Sarah Khalife investigates the neurobiology of depression in the brain and it's link to inflammation

My journey with the "brain" started in high school when I picked up a book, written by the extraordinary "Temple Grandin", that explored the neurobiology of autism using diffusion and functional MRI. Since then, I knew I wanted a career that revolves around understanding the body's structure and function. For undergrad, I trained as a radiographer and learned alot about different imaging modalities, the body and it's diseases. However, I soon discovered my interests laid more in researching the brain and its complexity and that's why I reached out to several mentors after graduating and worked as a research assistant for a few years before applying for my PhD. Currently, my research employs medical imaging to uncover the mechanisms behind depression, aiming to develop new biomarkers for the disease. By shedding light on these mechanisms, I hope that my research can help improve disease screening, tracking, and medication responses, ultimately enhancing patient outcomes.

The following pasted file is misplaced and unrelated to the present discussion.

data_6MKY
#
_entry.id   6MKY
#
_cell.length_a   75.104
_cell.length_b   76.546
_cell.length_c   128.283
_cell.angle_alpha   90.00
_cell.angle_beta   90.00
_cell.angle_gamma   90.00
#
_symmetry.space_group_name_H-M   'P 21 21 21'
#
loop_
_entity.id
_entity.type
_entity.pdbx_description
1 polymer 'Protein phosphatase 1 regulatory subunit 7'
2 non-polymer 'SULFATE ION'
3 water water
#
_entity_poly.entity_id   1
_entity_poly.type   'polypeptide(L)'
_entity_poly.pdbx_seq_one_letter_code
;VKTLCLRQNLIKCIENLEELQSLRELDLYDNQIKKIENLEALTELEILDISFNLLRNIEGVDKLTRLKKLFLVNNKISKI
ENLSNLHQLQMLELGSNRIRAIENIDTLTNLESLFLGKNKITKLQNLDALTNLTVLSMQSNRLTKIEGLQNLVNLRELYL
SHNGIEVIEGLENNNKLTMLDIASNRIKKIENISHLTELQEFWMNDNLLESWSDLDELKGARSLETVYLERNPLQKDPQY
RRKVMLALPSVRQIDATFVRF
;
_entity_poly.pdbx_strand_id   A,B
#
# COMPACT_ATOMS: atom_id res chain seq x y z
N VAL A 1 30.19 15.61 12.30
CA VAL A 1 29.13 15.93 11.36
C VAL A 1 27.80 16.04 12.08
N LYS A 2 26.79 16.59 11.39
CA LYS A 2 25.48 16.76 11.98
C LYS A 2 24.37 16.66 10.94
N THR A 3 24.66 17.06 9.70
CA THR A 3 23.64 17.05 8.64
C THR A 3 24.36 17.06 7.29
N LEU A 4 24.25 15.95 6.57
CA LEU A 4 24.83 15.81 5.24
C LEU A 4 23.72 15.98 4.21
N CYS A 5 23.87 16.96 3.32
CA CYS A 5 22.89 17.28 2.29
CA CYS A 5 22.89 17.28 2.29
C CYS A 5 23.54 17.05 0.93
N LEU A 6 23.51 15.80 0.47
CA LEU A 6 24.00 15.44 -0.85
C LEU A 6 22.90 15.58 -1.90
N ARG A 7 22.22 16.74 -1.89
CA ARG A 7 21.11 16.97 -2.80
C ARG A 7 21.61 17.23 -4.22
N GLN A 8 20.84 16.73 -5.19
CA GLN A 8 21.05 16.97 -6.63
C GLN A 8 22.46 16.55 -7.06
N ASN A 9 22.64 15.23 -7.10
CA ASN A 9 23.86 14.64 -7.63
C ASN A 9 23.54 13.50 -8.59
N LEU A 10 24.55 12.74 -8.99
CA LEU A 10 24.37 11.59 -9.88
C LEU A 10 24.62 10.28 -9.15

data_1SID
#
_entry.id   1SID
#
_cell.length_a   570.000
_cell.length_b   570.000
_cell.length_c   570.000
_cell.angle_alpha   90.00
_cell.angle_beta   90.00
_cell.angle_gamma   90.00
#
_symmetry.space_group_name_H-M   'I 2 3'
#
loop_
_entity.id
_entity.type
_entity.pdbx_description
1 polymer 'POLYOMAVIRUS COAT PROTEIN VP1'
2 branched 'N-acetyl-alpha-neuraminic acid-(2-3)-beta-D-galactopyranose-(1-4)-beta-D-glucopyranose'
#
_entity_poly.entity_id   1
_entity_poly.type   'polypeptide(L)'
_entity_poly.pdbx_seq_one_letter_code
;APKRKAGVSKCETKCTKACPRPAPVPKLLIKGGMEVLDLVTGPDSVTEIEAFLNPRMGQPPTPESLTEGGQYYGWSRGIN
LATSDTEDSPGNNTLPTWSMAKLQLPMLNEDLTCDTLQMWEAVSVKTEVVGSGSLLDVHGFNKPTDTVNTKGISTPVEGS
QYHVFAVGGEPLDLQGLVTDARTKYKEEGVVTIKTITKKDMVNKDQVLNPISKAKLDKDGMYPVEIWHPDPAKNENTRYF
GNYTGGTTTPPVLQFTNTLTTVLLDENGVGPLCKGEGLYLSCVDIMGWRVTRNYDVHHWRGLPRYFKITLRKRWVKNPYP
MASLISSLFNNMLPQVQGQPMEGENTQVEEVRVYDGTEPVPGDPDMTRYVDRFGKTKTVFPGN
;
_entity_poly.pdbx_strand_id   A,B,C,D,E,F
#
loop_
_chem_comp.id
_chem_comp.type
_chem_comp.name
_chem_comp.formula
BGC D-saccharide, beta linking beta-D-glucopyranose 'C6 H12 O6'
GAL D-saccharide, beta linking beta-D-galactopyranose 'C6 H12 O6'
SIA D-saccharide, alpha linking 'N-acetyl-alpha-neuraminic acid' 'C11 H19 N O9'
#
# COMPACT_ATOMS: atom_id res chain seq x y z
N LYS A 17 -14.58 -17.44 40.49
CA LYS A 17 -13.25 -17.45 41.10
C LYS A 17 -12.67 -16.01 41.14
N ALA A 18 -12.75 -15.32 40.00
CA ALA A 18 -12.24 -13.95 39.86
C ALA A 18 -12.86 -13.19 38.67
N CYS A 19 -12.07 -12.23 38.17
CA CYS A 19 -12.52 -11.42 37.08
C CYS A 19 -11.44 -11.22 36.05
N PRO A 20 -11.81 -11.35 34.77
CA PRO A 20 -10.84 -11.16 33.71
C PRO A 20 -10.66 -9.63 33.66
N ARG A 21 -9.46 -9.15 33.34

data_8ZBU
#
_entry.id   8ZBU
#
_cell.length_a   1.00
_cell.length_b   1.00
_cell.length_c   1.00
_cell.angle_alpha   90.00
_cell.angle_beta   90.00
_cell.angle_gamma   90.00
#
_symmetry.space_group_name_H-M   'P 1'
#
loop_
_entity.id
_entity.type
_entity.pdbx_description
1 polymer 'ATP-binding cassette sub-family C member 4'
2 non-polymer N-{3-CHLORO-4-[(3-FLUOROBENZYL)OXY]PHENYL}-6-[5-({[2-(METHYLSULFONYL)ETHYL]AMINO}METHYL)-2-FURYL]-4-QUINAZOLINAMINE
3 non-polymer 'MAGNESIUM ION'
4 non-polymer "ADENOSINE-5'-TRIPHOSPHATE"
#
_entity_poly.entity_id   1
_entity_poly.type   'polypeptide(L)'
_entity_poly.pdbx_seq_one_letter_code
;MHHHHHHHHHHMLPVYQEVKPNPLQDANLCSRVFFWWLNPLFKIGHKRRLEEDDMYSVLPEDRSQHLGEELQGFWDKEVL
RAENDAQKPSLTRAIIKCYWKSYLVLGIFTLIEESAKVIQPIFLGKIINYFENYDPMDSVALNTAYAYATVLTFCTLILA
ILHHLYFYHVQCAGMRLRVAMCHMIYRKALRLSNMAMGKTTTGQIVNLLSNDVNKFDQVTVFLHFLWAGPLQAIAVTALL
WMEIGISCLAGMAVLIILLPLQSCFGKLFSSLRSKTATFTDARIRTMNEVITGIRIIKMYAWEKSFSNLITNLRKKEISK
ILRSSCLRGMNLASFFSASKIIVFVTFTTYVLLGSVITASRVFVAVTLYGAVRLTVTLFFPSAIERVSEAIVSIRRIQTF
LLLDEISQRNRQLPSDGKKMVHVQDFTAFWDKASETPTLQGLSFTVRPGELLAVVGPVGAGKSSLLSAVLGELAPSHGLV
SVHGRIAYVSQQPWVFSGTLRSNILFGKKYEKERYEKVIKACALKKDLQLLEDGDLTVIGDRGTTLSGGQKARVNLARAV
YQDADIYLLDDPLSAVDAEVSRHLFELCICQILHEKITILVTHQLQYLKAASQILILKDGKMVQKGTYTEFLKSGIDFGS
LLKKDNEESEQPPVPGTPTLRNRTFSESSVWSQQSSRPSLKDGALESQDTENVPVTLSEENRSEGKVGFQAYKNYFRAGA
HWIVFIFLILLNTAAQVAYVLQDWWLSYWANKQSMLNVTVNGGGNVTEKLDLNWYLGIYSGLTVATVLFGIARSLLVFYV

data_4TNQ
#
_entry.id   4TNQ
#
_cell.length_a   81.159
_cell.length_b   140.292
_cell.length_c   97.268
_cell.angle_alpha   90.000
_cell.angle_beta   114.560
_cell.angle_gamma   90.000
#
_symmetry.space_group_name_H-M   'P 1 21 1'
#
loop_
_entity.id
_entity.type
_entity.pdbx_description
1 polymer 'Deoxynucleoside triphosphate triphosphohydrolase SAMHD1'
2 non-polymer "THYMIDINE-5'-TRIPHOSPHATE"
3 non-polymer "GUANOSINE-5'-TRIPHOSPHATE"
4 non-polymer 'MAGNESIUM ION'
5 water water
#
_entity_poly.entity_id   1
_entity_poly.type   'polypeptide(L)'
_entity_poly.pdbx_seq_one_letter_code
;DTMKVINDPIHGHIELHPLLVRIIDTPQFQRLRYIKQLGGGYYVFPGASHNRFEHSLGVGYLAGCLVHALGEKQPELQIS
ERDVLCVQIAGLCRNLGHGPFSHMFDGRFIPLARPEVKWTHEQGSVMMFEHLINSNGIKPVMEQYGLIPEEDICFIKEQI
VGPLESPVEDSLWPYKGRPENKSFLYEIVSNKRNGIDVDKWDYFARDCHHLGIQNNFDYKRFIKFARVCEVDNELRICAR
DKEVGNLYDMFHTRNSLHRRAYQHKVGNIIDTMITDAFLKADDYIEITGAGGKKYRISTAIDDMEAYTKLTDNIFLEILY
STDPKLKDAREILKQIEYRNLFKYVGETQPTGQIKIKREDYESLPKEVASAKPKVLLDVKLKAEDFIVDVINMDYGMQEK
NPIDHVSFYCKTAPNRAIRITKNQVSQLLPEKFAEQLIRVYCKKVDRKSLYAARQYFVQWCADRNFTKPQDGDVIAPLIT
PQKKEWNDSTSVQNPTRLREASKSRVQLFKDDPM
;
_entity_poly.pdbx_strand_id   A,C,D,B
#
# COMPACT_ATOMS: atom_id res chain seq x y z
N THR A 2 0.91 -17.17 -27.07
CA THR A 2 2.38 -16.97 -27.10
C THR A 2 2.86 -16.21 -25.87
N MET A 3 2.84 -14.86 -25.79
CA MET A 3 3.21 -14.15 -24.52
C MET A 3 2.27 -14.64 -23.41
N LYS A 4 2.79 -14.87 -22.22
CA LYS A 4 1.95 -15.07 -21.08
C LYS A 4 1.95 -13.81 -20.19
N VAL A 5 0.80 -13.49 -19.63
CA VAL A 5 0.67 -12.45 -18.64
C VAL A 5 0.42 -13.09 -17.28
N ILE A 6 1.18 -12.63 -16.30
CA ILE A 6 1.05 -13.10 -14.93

Key Publications

Khalife, S., Francis, S. T., Schluppeck, D., Sánchez-Panchuelo, R. M., & Besle, J. (2022). Fast Event-Related Mapping of Population Fingertip Tuning Properties in Human Sensorimotor Cortex at 7T. eNeuro, 9(5), ENEURO.0069-22.2022.